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"Touring Home From Away: Jin-Me Yoon"
2002-01-05 until 2002-02-10
Presentation House Gallery
North Vancouver, BC,
For more than a decade Jin-me Yoon's work has explored the mechanisms and functions of identity construction. Continuing this research during a 1998 residency at Confederation Centre Art Gallery and Museum in Charlottetown, Prince Edward Island, Yoon produced Touring Home From Away, a project that further explores the cultural functions of landscape, and representations of place as they pertain to the body and subjectivity.
In PEI, visitors are identified as from away, even though tourism is now the mainstay of the province's economy. Tourists are drawn to PEI by images of its selectively reinvented landscape, history, and social conditions. As is the case at most tourist destinations, this imaginary situation invites visitors but then precludes their belonging or fitting in. Re-working PEIís imaginary presentation of itself, Yoon explores the ways in which the myths of the Island are manifested.
The exhibition Jin-me Yoon: Touring Home From Away presents three works generated from this image series: two wall-mounted works, and an installation comprised of eighteen images mounted in nine suspended double-sided lightboxes. In the latter work the first image pair involves two figures sited within a typically bucolic PEI landscape. Unidentifiable in the frontal image, these figures face the landscape, drawing our attention to its pastoral beauty. In the verso image their identities become apparent. We recognize an Asian woman and a Native man. John Joe Sark is a PEI resident, a Native activist, and the Keptin of the local Mi'kmaq Grand Council. Reading across this image pair we learn that the location is a golf course.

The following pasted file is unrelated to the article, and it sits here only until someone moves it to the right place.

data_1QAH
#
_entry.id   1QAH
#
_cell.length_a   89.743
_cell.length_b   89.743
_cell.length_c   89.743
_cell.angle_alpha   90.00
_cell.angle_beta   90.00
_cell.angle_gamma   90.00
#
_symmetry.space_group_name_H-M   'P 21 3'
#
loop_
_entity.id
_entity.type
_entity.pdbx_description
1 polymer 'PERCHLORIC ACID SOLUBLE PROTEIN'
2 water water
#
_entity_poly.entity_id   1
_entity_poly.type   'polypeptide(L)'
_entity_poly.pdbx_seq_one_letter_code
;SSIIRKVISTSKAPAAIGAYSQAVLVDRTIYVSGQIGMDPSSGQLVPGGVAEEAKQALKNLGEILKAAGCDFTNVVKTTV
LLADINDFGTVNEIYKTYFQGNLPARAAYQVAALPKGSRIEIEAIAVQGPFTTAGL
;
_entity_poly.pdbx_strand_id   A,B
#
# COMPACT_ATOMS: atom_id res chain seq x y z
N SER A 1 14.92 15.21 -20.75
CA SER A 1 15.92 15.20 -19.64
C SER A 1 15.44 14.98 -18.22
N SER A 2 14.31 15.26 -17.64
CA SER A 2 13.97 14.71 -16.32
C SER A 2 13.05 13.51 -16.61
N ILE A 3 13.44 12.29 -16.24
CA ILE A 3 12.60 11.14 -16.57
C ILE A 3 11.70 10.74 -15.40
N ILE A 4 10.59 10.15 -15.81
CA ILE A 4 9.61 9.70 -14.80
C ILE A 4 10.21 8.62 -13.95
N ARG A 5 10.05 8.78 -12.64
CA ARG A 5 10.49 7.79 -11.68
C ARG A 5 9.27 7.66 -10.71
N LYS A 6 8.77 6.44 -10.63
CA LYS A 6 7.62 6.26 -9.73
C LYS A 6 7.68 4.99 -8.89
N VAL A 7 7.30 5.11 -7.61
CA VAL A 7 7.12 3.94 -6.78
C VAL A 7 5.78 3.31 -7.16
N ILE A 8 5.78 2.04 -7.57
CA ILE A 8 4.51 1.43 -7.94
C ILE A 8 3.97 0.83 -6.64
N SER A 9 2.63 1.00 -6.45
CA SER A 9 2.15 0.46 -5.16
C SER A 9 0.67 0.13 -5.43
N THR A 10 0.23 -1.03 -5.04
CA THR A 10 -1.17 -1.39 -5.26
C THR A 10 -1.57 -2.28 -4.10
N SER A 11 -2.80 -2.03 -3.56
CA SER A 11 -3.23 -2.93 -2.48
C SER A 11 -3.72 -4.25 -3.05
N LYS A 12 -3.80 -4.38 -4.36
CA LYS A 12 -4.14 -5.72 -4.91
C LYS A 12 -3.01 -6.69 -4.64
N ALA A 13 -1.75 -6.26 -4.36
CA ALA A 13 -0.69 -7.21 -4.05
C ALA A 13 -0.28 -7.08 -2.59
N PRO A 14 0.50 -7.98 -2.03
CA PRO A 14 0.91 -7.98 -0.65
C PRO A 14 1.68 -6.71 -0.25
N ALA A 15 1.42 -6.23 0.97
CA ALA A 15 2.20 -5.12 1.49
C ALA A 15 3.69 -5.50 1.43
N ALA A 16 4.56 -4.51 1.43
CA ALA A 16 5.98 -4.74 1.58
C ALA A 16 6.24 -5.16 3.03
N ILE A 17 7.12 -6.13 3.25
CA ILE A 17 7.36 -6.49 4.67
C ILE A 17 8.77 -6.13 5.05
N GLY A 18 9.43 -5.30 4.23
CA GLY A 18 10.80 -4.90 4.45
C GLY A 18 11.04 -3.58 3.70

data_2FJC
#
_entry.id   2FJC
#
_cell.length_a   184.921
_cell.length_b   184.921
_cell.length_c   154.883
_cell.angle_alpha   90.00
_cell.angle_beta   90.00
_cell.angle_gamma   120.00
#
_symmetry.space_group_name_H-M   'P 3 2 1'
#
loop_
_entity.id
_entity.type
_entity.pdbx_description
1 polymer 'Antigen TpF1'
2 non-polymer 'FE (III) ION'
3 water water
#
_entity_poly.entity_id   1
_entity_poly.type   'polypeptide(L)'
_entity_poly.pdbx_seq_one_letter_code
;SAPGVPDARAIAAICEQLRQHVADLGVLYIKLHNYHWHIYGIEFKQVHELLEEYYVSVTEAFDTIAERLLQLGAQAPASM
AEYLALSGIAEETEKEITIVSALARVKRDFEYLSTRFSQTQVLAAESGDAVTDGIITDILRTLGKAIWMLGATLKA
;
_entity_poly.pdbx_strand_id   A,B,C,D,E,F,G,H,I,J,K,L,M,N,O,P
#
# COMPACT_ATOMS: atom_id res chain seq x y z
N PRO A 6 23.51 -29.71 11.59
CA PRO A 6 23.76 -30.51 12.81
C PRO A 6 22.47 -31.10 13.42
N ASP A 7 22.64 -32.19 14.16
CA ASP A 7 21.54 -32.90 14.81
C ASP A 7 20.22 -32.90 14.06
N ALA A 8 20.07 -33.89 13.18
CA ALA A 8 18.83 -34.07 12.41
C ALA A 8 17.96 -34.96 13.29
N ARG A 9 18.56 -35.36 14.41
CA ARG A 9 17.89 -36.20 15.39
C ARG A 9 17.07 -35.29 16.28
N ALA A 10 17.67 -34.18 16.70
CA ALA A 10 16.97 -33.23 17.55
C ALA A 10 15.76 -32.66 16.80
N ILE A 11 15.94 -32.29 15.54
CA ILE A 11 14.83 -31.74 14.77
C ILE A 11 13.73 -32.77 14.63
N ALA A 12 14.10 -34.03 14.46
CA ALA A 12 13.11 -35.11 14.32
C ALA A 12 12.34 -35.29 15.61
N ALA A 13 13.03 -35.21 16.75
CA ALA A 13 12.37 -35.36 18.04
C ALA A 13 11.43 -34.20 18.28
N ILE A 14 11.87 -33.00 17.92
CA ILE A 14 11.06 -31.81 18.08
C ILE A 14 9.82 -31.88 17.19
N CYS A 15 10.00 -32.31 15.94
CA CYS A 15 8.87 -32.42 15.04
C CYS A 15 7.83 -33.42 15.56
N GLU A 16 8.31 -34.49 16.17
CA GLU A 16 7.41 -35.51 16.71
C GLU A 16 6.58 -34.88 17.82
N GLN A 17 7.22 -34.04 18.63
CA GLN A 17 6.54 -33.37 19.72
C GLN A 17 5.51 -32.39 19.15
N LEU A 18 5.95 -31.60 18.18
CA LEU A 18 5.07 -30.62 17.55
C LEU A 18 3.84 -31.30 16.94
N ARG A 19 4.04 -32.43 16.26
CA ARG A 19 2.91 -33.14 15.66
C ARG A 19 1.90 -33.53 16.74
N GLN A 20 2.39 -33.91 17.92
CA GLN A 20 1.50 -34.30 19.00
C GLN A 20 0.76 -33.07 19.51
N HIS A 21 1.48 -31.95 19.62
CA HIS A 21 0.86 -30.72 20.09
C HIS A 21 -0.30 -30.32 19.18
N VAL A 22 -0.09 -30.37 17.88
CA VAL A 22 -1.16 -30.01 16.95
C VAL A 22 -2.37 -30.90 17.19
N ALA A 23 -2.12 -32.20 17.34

People familiar with recent Native land claims in Canada will be reminded of situations in which golf courses located on sacred ground have been the focus of Native insurrection. Further conjunctions and disjunctions unfold within the work's subsequent image pairs. And several entwined narrative strands emerge involving arrays of related cultural constructs -- heroism, homeland, nationhood, family, gender and sexuality. Yoon's images point to the role of such narratives, and to their implications for intimate and publicly invigilated social relationships. Along with John Joe Sark, the artist and members of her family, the project also features Shauna McCabe who is currently Curator of Contemporary Art at Confederation Centre Art Gallery & Museum. McCabe appears as a stand-in for the fictional character Anne of Green Gables, an internationally promoted national icon that is among PEI's most ubiquitously exploited promotional devices.